Harold Tu’s “aha!” moment came in front of the Washington Monument.
In October, 2014, Tu, director of the division of oral and maxillofacial surgery at the University of Minnesota School of Dentistry, was visiting Washington, D.C., with his wife. Tu was there to attend an oral surgery conference. Their son-in-law, Dr. Andrew Kolodny, a psychiatrist and addiction specialist, was speaking at a rally of Fed Up!, an organization working for a national response to the opioid epidemic. Kolodny asked his in-laws if they would attend.
About 2,000 people were at the rally, many of them carrying posters or wearing T-shirts with photos of children lost to overdoses. Tu had an epiphany.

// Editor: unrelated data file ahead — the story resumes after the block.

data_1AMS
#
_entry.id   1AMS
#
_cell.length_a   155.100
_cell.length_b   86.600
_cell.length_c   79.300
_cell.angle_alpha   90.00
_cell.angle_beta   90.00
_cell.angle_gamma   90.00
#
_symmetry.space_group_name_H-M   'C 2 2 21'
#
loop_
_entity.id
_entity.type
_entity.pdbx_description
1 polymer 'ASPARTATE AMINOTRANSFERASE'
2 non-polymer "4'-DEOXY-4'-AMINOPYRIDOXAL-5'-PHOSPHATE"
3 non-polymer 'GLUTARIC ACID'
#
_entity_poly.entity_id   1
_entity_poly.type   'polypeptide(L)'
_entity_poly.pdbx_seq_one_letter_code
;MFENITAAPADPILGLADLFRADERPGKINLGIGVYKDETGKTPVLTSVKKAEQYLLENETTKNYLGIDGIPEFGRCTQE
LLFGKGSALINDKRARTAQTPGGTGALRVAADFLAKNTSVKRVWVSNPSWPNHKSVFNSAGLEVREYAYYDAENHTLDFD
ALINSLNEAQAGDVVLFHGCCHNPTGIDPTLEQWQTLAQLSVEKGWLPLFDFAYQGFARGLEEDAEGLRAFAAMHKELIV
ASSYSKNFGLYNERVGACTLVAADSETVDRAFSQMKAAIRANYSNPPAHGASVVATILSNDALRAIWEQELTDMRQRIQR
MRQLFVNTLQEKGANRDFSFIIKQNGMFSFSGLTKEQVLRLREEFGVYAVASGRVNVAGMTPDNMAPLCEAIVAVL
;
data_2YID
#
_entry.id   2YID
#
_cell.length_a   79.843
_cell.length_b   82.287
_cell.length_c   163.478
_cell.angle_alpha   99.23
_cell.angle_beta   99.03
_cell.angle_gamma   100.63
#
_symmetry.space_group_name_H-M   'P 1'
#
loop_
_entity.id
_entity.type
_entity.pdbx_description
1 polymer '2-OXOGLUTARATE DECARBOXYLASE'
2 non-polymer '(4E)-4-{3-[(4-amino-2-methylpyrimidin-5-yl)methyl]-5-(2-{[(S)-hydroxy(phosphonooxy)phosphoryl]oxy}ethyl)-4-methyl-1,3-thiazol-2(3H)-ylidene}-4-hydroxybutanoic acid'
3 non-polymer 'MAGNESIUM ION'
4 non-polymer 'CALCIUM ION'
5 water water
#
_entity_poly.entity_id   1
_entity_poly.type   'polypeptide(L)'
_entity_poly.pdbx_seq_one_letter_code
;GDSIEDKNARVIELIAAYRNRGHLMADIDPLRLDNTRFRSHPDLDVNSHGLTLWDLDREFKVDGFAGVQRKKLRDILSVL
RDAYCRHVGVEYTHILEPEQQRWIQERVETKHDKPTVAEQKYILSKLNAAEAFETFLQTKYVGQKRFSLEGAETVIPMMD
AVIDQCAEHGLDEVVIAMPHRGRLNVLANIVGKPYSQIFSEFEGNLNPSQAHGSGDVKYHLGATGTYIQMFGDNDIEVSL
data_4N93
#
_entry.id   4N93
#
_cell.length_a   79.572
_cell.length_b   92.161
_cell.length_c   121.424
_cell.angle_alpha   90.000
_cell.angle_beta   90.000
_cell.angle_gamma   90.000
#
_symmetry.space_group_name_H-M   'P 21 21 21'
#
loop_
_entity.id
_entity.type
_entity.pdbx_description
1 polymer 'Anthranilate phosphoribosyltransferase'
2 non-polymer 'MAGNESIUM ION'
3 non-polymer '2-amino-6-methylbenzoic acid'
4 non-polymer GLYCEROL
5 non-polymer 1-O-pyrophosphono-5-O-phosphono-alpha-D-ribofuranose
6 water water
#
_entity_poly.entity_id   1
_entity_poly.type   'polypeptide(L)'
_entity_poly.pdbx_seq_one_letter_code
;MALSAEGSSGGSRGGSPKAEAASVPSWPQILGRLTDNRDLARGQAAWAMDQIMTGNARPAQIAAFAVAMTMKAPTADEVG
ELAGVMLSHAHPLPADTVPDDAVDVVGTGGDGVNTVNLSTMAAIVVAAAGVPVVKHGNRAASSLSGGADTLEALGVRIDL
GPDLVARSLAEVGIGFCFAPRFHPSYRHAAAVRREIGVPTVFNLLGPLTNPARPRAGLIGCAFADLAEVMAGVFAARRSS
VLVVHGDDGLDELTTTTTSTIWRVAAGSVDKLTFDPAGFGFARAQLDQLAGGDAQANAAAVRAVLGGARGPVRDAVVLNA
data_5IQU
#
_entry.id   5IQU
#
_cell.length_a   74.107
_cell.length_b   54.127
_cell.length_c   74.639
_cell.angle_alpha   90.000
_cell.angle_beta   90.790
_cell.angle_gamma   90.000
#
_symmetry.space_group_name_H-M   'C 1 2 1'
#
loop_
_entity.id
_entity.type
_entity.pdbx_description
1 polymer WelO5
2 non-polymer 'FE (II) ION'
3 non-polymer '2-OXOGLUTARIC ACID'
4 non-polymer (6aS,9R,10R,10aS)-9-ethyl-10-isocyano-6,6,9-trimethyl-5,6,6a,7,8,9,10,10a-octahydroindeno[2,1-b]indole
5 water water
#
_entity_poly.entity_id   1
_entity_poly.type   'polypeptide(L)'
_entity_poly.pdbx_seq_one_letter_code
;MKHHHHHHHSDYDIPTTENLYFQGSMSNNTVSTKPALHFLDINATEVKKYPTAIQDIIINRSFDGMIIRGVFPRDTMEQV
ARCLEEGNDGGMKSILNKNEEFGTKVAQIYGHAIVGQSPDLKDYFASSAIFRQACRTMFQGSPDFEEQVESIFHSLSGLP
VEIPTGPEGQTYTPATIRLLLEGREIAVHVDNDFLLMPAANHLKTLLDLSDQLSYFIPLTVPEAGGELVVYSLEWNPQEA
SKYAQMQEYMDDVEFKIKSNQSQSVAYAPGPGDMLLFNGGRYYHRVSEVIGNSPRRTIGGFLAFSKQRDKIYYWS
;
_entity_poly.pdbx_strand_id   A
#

“These are pictures of my patients,” Tu said to his wife. “We set young people on the course of misuse and addiction.”
Not deliberately, of course. But every year, oral surgeons remove the wisdom teeth of about three million people. The majority are under 25. And virtually all leave surgery with a prescription for opioids.
Dentists and oral surgeons are by far the major prescribers of opioids for people ages 10 to 19. That’s an age when the growing brain, which doesn’t mature until 25, is particularly susceptible to being taken over by opioids — even if the dosage seems too small to produce addiction.